Identity Theft Paranoia Goes Wireless

Last Updated on June 2, 2020 by

Those who are afraid that they may lose their identity may have a new weapon in their arsenal as developers have come forward with a new ‘paranoid wallet’ that blocks remote credit card thieves from wirelessly scanning their cards from a distance.  The new wallets are a sign of the times when fears over identity theft are at an all time high.  But does this level of paranoia actually help protect people from a new world of hackers and thieves?  Or is it simply a waste of money?

In the past most people were worried about muggers taking away their wallets and losing their credit cards along with its cash.  But then just recently passports started carrying something known as an RFID chip.  These Radio Frequency Identification Chips essentially started emitting bits of data into the world around users as they walked through busy or crowded areas.  While the chips would make it easy to make purchases without actually pulling out the card and sliding it through the magnetic strip, the difficulties were also considered numerous.  And as the technology became more widely used so did the security concerns.  Passengers traveling overseas from crowded airports could subject themselves to security risks if hackers utilizing radio receivers alongside specially designed computer systems were standing by picking up data from passing passengers.

The wallets, made by various corporations hoping to offer a safe alternative, have been proven to have their limitations for one thing.  When they are open they do not block the frequencies, for example.  But they essentially attempt to build a faraday cage, or barrier around the RFID chips in order to block out the outgoing radio waves.  Privacy advocates for years have suggested that systems such as these may become integral to security in the future if we are to continue down the road toward a more wireless future.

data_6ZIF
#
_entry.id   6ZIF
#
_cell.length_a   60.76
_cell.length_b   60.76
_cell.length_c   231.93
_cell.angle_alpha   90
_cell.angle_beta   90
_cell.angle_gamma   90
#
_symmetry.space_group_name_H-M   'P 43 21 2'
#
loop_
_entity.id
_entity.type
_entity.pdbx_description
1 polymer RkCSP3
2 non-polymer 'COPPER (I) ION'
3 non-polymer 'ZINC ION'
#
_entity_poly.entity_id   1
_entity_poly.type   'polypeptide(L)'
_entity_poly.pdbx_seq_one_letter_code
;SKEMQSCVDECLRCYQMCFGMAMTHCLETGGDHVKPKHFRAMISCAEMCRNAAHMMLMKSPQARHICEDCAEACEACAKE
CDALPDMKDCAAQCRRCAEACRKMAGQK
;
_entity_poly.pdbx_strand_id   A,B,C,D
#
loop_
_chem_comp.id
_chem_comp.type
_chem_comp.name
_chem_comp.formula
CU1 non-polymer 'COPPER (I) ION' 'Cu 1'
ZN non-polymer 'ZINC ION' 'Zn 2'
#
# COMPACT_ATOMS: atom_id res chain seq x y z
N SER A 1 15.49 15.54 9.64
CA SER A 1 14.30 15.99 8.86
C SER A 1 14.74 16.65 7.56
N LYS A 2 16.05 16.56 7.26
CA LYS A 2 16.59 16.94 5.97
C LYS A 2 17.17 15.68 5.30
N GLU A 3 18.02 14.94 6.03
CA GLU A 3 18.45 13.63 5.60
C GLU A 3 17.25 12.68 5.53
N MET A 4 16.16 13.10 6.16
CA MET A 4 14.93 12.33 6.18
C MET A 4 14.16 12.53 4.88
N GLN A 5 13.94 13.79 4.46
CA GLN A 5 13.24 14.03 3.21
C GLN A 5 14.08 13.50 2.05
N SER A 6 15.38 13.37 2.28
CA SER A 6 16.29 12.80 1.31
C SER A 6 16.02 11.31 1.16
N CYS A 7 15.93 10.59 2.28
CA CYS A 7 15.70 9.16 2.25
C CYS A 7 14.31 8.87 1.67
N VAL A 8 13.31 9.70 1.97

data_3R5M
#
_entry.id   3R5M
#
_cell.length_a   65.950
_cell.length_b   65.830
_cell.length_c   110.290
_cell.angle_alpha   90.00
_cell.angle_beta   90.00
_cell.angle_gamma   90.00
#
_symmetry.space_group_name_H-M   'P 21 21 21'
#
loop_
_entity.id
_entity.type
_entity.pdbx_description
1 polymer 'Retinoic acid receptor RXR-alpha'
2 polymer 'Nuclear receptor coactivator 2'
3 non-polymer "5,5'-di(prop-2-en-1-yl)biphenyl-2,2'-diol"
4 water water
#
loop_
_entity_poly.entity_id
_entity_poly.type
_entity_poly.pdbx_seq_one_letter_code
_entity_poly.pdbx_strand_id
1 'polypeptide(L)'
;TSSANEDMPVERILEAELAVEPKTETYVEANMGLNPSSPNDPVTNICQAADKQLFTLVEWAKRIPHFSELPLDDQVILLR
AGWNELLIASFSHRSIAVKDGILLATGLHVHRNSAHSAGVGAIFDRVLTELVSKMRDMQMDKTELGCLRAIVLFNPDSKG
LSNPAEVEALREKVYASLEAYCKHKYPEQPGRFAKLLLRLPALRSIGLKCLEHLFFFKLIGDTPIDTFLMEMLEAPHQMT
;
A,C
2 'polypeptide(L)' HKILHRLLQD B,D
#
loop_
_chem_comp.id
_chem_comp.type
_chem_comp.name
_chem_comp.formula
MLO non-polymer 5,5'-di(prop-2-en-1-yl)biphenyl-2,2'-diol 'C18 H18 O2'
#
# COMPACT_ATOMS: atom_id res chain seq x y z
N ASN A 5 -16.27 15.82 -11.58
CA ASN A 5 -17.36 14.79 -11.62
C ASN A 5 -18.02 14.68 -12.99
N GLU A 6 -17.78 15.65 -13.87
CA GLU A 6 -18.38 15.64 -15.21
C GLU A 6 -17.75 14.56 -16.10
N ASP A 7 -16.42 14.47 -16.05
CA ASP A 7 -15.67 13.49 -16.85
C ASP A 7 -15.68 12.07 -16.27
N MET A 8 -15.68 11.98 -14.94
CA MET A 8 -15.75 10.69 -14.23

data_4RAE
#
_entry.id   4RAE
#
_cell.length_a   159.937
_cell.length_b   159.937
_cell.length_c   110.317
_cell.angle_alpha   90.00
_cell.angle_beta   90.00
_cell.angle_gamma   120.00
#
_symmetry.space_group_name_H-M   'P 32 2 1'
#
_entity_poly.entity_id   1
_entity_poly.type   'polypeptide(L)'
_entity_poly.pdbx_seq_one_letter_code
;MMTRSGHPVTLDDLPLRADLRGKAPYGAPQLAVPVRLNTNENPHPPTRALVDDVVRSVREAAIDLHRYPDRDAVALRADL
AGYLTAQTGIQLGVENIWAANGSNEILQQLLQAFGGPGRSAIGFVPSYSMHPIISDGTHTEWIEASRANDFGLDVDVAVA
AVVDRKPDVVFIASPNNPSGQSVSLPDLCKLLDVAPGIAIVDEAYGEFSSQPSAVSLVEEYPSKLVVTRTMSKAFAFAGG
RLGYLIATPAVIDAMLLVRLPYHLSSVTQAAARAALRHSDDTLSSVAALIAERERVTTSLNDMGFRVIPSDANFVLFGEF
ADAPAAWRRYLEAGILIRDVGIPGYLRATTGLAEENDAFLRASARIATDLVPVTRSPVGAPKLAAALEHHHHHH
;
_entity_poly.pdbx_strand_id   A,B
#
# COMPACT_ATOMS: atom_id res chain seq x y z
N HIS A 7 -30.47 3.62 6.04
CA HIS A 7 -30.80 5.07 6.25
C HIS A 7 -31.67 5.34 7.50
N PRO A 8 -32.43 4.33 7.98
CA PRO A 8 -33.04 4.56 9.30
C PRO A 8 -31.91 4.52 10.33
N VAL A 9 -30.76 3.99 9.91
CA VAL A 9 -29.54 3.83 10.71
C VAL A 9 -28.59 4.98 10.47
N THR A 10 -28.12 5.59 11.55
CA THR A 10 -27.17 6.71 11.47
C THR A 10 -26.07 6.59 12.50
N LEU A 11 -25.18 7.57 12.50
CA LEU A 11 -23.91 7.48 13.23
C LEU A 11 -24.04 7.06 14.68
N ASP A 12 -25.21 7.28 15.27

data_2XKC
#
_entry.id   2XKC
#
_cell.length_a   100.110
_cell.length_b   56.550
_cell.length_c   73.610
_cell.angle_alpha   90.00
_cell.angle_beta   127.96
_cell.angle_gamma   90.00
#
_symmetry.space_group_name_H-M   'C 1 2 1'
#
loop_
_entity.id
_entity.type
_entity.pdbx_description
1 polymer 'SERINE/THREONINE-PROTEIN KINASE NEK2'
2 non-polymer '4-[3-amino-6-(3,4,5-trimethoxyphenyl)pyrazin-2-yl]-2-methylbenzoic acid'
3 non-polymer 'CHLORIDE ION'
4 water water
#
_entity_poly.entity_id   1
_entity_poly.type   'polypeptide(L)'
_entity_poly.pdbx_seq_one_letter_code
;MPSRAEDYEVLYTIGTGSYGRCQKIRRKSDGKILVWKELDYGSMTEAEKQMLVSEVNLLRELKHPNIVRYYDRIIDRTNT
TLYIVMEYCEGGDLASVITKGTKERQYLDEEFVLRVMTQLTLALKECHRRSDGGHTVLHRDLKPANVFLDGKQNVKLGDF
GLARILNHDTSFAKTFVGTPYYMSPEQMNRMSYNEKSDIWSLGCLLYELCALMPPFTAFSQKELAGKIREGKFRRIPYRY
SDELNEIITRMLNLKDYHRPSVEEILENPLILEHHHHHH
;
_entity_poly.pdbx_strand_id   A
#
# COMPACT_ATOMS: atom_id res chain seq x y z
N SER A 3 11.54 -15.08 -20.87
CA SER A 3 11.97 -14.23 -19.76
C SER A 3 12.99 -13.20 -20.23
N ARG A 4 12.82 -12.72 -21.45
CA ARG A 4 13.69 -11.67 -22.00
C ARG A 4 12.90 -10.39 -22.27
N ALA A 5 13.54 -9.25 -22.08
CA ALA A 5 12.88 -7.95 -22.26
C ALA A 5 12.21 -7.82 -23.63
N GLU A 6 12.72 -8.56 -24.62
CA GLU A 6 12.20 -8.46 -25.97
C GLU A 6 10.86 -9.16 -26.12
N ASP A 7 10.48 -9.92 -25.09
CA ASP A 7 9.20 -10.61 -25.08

But perhaps the real problem with this system is that it is depending on the consumer to accept the responsibility to protect their identity when mandatory identification items, such as passports, are needed for identification in order to travel overseas.  Perhaps the real burden of protection should be resting on the shoulders of those producing the RFID chips.  Many privacy advocates are suggesting products such as these wallets are actually symptomatic of a deeper and more troubling concern with certain establishments’ desire to embrace convenience and productivity over safety.  If lines move more quickly, for example, a business is able to sell more products in a given day and hire fewer employees to process transactions.  But then if their customers or employees are put at risk as a result due to a hasty RFID system that allows invasion of privacy, perhaps the system was too quickly embraced.

Still, those with RFID credit cards, passports, and ID badges have been snatching up these often expensive wallets in the hopes they will make them safer in the future.  Of course those not wishing to spend quite so much can easily turn an ordinary wallet into a makeshift, but functional faraday cage and RFID blocker by lining the wallet’s interior with everyone’s favorite staple of paranoia: Tin Foil.